1
$\begingroup$

I am doing a little exercise and would just like to double check that I have understood the tools I am working with. The exercise is:

Using that $|X\times Y|=|X|\cdot |Y|$ for any sets $X,Y$, show that the union of $\alpha$-many disjoint sets of size $\beta$ has size $\alpha\cdot \beta$, commenting on use of the axiom of choice.

My solution is: have a collection of disjoint sets $\{B_i:\;i\in I\}$ with $|I|=\alpha$, all of size $\beta$. As an intermediate step, through the natural projection, biject $B_i\to \{(i,x):\;x\in B_i\}=E_i$ (disjoint because the $B_i$ are). Take any set $B$ of $\beta$. For each $i\in I$, choose a bijection $E_i\to \{(i,b):\;b\in B\}$. Now because the $E_i$ were disjoint: $$\left|\bigcup_I B_i\right|=\left|\bigcup_I \{(i,b):\,b\in B\}\right|=\left|I\times B\right|=\alpha\cdot \beta$$ I think the proof works, on the surface at least. My questions are:

  • I know I used choice in choosing $\alpha$-many bijections from the $E_i$ (but not for $B_i\to E_i$ because in that case they were specified). Have I also used choice when I "took any set $B$ of size $\beta$"?
  • I am aware that without AC, we can have things like $\mathbb{R}$ being a countable union of countable sets. In the context of the statement above, is this particular statement equivalent to saying $2^{\aleph_0}=\aleph_0\cdot \aleph_0$, or instead that the size of the countable collection of countable sets is not necessarily $\aleph_0\cdot\aleph_0?$ If the former it's not clear to me why choice is necessary for the statement to be true.
$\endgroup$
2
$\begingroup$

In moving from $\bigcup\{B_i\mid i\in I\}$ to $I\times B$ you need to ensure that $B_i$ have a very specific form: $\{i\}\times B$.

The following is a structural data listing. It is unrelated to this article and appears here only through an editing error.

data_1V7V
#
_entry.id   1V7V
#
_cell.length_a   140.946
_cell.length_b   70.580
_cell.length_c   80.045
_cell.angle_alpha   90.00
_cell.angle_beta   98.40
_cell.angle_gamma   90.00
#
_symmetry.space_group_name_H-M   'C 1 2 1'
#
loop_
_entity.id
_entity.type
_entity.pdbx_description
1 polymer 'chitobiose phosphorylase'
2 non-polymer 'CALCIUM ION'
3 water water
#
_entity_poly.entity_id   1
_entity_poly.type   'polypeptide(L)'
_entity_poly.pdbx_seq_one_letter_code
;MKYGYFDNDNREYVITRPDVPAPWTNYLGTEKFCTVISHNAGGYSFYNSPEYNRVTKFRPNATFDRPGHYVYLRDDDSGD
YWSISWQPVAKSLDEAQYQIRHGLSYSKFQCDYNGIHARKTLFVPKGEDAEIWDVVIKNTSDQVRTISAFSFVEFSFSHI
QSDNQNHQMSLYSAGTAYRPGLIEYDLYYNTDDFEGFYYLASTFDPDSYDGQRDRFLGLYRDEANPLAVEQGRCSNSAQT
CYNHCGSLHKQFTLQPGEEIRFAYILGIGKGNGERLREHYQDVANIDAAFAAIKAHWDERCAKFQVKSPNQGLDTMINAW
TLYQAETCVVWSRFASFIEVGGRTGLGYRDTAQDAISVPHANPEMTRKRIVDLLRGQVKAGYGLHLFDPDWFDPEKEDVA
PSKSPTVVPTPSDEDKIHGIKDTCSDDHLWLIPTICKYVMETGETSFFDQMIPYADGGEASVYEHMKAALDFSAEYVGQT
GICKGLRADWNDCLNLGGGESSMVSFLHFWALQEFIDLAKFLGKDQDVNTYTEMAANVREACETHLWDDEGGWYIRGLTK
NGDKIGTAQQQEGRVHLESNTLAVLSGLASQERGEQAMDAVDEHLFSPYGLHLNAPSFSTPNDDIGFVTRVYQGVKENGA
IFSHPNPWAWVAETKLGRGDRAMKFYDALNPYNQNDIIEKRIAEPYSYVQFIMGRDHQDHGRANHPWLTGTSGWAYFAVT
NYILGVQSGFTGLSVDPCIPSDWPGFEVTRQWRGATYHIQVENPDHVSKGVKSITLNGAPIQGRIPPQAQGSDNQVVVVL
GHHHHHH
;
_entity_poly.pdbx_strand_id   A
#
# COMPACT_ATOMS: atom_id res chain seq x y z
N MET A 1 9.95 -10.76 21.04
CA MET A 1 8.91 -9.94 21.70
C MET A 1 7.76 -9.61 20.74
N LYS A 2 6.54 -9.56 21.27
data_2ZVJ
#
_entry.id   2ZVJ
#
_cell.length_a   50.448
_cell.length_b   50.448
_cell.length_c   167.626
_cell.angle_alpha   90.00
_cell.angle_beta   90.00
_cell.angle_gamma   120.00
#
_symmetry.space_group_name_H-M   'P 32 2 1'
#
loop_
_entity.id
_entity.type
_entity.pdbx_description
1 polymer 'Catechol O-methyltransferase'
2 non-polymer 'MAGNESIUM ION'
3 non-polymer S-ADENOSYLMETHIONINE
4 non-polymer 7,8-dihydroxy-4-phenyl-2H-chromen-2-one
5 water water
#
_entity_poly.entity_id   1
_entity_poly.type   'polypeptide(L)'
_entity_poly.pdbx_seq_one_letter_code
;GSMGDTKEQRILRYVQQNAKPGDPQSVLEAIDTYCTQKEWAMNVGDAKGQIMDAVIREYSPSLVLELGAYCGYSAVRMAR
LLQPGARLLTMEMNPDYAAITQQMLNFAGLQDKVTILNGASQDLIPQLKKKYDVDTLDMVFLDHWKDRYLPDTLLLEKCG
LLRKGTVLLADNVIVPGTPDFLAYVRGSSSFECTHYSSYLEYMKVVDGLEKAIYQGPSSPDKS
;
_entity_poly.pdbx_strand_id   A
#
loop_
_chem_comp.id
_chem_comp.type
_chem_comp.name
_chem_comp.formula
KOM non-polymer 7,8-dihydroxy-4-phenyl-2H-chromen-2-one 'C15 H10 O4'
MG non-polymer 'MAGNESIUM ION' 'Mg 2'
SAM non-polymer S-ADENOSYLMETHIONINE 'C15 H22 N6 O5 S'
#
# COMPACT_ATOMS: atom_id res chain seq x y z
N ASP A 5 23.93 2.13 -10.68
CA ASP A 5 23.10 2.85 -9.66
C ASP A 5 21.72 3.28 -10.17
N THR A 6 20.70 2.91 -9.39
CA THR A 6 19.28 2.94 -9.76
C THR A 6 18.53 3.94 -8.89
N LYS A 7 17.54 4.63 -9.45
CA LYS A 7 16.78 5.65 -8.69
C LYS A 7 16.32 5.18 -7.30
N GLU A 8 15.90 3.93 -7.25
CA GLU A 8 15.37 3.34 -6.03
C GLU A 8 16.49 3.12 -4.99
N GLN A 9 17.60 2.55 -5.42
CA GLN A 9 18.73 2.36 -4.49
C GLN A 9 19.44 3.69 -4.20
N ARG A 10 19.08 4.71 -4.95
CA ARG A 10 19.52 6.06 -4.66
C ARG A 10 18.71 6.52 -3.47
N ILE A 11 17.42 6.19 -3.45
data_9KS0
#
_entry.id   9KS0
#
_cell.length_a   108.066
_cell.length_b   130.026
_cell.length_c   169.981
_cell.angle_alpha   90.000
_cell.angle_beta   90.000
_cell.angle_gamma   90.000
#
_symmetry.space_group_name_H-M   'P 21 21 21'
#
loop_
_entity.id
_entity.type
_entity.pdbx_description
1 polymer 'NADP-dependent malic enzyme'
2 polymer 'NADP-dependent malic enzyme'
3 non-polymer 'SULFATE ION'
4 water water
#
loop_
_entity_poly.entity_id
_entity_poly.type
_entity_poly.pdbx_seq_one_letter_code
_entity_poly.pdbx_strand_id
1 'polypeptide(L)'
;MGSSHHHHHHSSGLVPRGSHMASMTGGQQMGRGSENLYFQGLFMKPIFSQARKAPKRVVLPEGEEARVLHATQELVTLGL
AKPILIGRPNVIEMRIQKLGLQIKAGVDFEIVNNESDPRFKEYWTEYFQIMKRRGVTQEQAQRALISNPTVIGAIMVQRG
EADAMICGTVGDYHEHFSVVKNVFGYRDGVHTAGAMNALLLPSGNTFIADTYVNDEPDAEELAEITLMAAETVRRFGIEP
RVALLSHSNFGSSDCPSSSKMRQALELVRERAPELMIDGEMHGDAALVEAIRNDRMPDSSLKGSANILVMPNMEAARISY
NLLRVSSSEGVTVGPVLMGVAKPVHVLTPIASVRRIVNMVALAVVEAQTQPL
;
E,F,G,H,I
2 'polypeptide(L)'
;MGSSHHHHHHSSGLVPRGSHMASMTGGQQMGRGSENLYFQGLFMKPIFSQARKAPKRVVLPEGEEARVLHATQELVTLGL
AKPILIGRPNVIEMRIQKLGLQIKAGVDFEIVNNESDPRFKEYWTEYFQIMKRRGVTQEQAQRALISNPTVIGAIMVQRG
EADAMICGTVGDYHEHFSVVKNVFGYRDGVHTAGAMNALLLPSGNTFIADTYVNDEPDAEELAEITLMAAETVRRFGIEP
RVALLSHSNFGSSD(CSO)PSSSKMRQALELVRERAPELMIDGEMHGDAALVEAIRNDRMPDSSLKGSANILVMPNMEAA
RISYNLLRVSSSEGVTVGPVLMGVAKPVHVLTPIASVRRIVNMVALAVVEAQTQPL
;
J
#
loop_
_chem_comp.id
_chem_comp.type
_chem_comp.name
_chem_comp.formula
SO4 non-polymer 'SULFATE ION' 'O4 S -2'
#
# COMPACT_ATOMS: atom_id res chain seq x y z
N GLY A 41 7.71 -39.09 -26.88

But if you are only given an arbitrary family $\{C_i\mid i\in I\}$ such that $|C_i|=|B|$ for all $i$, you still need to choose for each $i$ a bijection between $C_i$ and $B$. There are might be many such bijections, and many could easily be "two".

Recall the definitions of cardinal arithmetic:

  1. $|A|+|B|=|A\times\{0\}\cup B\times\{1\}|$.
  2. $|A|\cdot|B|=|A\times B|$.
  3. $|A|^{|B|}=|\{f\mid f\colon B\to A\}|$.

The definition, therefore, of $|I|\cdot|B|$ is literally $|I\times B|$. So, if $\aleph_0=|\Bbb N|$, it means that $\aleph_0\cdot\aleph_0$ is literally defined as $|\Bbb{N\times N}|$, and we know how to explicitly match $\Bbb{N\times N}$ with $\Bbb N$, so we get that $\aleph_0\cdot\aleph_0=\aleph_0$ after all.

The problem, as it usually is with these things, is that moving from an infinite sum to a finite product, is not something that is grounded in the definitions. It is something nontrivial. It is something that we need to prove, if we can. And as you point out, we cannot without the axiom of choice because of the fact it is possible that $\Bbb R$ is the countable union of countable sets. But it doesn't change the finitary definitions, it just means that $|\bigcup\{B_i\mid i\in I\}|$ need not be equal to $|I|\cdot|B|$.

Finally, to your query, choosing one subset of $\beta$ of size $\beta$ does not require the axiom of choice, you can just take $\beta$ itself. It is the choosing of bijections that requires the axiom of choice.

$\endgroup$
  • $\begingroup$ Thank you, that clears it up! $\endgroup$ – K. 622 Nov 6 '16 at 16:50
1
$\begingroup$

Remember that $\aleph_0$ is a specific set - namely, it is the set of finite ordinals. (A cardinal is just an initial ordinal, and every ordinal is the set of smaller ordinals.) So $\aleph_0\times \aleph_0$ is again a specific set. Now look at one of the models you mention where $\mathbb{R}$ is a countable union of countable sets $S_i$ $(i\in\omega)$. Then $\vert \bigcup_{i\in\mathbb{N}}S_i\vert=2^{\aleph_0}$, but $\aleph_0\cdot\aleph_0=\vert\aleph_0\times\aleph_0\vert=\aleph_0$. So it is no longer true that the union of $\aleph_0$-many disjoint sets of size $\aleph_0$ has cardinality $\aleph_0\cdot \aleph_0$.

$\endgroup$
  • $\begingroup$ coughcoughcoughAcardinaldoesnothavetobeaninitialordinalinachoicelesscontextcoughcoughcough $\endgroup$ – Asaf Karagila Nov 6 '16 at 10:30

Your Answer

By clicking “Post Your Answer”, you agree to our terms of service, privacy policy and cookie policy

Not the answer you're looking for? Browse other questions tagged or ask your own question.